What greater delight is there in life than a delectable piece of fudge? Nothing compares to the sensation of a juicy morsel of fudge melting on your tongue and infusing itself into your very being. Even when it is not well made–whether overcooked or gooey–fudge beats all but the most exotic confections.
What, then, is the best way to make fudge? Should you opt for quick and easy or strain your muscles to achieve fudge perfection? If you add nuts, which is the best choice?
Fudge is candy at its primal essence. It is basically a blend of sugar, chocolate, milk, butter, and vanilla. All fudges incorporate these elements in various proportions, yet the resulting differences are profound.
The first and “easiest” way to make fudge is from a pre-assembled kit. One of the most notable, particularly at Christmastime, is made by Carnation. It really is not any easier in preparation than traditional “quick” fudge but has the advantage of being pre-measured. All the ingredients (except nuts) are included. So long as you follow the directions and are careful to not over- or undercook the mixture, you will quickly get a serviceable fudge. Is it the best fudge you could possibly make? No. But as a trade-off of paying more for a kit, you get a consistently good product.
Next in difficulty, and making fudge at least as good as the Carnation kit, is a traditional quick fudge. The recipe is readily available in most cookbooks or on the internet. The thing that makes it quick and easy is the marshmallow creme. [Carnation uses miniature marshmallows. You can do the same. It is simply a matter of choice.] This shortcut ingredient helps the fudge to gel more quickly and makes the results more predictable. However, it–and the condensed milk (also in the Carnation product)–prevents the fudge from achieving the highest level of perfection, both in taste and consistency. Still, if you want to save time and effort–and if you have only modest cooking skills–your fudge will please most people.
Finally, for the best possible confection, be prepared to invest time, patience, and some sweat into the process. The following recipe creates an unparalleled fudge.
! 2 cups sugar
! 2/3 cup whole milk
! 2 ounces unsweetened chocolate or ½ cup cocoa
! 2 tablespoons light corn syrup
! 1/4 teaspoon salt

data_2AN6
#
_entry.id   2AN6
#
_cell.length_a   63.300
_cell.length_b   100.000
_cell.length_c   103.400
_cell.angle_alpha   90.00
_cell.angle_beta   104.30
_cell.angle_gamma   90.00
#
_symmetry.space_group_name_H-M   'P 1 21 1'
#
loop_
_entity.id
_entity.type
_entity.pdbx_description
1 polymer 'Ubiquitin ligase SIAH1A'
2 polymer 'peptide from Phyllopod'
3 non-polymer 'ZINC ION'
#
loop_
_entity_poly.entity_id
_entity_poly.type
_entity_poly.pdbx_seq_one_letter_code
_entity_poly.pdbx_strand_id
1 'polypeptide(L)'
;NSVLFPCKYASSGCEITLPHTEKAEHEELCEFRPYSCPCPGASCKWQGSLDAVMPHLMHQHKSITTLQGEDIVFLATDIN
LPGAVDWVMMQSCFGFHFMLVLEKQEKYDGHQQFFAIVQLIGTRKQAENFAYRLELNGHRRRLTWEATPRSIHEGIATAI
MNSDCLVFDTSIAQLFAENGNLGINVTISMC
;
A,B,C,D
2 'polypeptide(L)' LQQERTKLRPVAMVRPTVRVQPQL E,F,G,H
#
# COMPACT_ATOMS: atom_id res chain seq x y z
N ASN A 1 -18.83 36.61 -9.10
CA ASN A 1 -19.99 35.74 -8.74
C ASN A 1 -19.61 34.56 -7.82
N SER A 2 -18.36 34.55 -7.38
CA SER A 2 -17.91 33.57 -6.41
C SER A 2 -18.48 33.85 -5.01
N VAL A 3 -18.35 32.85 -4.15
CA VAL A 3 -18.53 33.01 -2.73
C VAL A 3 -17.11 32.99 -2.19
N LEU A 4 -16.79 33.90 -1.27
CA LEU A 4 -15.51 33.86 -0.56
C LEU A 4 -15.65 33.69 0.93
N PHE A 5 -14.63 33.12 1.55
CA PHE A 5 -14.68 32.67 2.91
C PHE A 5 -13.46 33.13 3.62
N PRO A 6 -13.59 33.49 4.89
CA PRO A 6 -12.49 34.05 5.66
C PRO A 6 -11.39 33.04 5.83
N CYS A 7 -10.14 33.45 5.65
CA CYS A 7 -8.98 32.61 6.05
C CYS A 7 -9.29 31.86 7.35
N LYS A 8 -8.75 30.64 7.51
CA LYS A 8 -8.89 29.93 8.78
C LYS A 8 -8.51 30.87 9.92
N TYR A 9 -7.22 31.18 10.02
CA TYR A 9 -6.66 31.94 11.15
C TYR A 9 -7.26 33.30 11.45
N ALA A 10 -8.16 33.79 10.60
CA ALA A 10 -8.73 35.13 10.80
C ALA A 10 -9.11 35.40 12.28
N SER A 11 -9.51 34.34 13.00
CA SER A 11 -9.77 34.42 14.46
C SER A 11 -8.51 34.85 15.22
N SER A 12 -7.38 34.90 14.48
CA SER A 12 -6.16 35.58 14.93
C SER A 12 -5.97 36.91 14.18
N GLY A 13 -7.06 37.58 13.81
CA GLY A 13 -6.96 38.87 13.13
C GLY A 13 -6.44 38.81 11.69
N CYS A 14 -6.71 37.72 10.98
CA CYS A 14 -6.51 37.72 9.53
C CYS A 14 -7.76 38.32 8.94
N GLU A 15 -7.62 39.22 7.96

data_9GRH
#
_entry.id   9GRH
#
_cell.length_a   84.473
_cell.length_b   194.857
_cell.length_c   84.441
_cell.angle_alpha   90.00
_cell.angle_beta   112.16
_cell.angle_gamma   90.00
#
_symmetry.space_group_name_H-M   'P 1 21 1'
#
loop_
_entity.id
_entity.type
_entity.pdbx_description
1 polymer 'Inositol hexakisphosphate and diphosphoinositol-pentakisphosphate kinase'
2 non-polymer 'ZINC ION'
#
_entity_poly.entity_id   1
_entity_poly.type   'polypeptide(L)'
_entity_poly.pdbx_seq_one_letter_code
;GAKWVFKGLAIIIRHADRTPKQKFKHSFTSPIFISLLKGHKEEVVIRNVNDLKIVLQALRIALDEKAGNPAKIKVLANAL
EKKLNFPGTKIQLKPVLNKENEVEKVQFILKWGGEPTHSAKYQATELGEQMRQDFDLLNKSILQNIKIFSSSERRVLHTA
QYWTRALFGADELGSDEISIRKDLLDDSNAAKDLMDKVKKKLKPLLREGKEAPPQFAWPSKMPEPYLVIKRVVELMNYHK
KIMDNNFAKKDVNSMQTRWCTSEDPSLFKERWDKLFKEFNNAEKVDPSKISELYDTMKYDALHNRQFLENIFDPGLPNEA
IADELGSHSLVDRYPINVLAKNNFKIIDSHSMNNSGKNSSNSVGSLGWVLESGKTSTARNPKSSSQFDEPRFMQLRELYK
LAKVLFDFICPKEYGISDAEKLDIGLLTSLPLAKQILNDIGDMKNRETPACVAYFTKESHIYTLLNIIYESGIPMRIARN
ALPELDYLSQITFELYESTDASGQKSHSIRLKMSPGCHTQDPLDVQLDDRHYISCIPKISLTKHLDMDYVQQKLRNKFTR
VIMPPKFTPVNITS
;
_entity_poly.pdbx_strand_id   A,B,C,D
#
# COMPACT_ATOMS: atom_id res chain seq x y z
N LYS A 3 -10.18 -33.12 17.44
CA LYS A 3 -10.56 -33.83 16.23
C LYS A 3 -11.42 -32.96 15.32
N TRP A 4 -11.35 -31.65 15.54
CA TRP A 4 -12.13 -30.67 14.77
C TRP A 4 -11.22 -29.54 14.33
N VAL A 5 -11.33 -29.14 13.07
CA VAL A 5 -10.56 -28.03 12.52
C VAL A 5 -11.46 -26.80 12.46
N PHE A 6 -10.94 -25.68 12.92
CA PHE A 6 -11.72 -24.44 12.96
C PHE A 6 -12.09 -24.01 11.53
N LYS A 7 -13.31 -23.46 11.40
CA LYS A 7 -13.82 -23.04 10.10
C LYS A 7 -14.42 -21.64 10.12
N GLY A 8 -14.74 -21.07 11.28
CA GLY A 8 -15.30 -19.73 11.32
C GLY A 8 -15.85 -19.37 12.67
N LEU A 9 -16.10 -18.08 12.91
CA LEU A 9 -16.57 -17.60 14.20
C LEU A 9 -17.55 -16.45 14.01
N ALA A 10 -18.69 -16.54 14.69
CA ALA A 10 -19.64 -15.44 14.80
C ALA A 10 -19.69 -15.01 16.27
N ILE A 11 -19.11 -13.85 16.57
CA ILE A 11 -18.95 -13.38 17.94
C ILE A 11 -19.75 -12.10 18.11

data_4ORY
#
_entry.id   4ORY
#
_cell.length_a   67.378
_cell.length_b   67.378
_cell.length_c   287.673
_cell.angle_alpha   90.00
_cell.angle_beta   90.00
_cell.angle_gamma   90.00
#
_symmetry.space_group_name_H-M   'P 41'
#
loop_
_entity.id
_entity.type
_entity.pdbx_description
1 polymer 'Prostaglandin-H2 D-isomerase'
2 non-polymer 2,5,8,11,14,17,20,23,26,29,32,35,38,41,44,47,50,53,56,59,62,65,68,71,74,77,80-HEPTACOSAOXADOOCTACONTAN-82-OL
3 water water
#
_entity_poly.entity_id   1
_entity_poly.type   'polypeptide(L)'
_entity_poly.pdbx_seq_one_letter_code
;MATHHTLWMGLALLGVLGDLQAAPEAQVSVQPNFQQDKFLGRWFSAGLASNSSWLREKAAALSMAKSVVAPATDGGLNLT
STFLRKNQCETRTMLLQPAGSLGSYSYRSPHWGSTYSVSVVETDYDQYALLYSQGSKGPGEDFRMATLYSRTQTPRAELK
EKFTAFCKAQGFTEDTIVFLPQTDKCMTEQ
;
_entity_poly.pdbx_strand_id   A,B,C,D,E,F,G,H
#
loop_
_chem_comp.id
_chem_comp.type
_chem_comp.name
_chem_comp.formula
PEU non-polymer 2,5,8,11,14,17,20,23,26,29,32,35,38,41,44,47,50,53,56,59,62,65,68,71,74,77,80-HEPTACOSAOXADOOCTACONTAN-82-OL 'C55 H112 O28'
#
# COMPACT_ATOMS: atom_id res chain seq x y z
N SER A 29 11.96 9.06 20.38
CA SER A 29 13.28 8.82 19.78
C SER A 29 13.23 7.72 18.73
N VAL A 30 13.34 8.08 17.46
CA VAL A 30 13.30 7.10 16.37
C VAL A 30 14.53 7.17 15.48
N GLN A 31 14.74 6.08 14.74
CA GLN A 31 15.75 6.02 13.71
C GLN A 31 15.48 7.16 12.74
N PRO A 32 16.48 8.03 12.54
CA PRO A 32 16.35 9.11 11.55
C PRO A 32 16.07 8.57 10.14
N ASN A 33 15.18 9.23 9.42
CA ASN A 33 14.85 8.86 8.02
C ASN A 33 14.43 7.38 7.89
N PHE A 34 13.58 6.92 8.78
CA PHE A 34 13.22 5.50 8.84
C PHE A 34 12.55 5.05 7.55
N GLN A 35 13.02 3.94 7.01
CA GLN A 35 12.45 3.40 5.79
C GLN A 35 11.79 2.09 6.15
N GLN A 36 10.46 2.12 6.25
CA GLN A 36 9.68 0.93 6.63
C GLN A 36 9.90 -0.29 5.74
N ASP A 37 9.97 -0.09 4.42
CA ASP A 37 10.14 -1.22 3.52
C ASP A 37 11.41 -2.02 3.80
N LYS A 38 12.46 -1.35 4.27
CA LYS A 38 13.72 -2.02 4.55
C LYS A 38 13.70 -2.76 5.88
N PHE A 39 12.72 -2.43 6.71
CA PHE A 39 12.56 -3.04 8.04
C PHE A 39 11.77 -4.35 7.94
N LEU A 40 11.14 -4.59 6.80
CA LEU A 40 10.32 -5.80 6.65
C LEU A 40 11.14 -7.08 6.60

! 2 tablespoons butter
! 1 teaspoon vanilla
Note that you can substitute 2% milk and margarine for a “healthier” fudge, but it’s candy! Why would you go to all this effort to make something less than heavenly? If your heart or cholesterol level is an issue, just eat less. That said, do what you must.
Butter the sides and bottom of either a loaf pan or an 8x8x3 inch pan (depending on how thick you want the pieces to be). Then, combine the sugar, milk, chocolate, corn syrup, and salt in a two-quart saucepan. Cook the mixture over medium heat, stirring constantly, until it reaches 234̊F on a candy thermometer or the “soft ball” stage. [You will have reached the softball stage if–when you remove a small amount of the mixture from the saucepan and drop it into a cup of very cold water–it forms a soft ball that flattens when you remove it from the water.]. For the best results, use a wooden spoon. This is definitely the most critical and daunting part of the process, as its temperature and consistency are vital.
Quickly remove the mixture from the heat. If you wait too long, the fudge will be too hard; not long enough and you will futilely beat the mixture without ever getting a firm consistency. Add the butter and stir until it is completely melted. Then, set the mixture aside until it cools to 120̊F (or the bottom of the pan is lukewarm). Add the vanilla and beat the mixture until it is thick and no longer glossy–about five to ten minutes. Quickly stir in the nuts of your choice. Then, spread the mixture into your previously prepared pan. Once it has cooled completely, cut it into one-inch pieces. Depending on the type of pan you used, you will get from 32 to 64 pieces of the most palate-pleasing fudge imaginable.
So far as which nuts to use, most people choose walnuts. But for a special flavor, try black walnuts. They impart an oily mystery to your fudge. Another excellent alternative is macadamia nuts.
What sets this fudge recipe apart from the others is the fullness of flavor imparted by corn syrup and whole milk rather than condensed milk (which has a “preserved” flavor) and marshmallows. It takes more effort and time, but the results will speak for themselves.
So why wait until the Christmas season? You need the practice anyway, so get started now. Cook a little piece of paradise.
Fudge–Life’s Biggest Legal Delight
Author Mel MacKaron
license type Use
Source Constant Content
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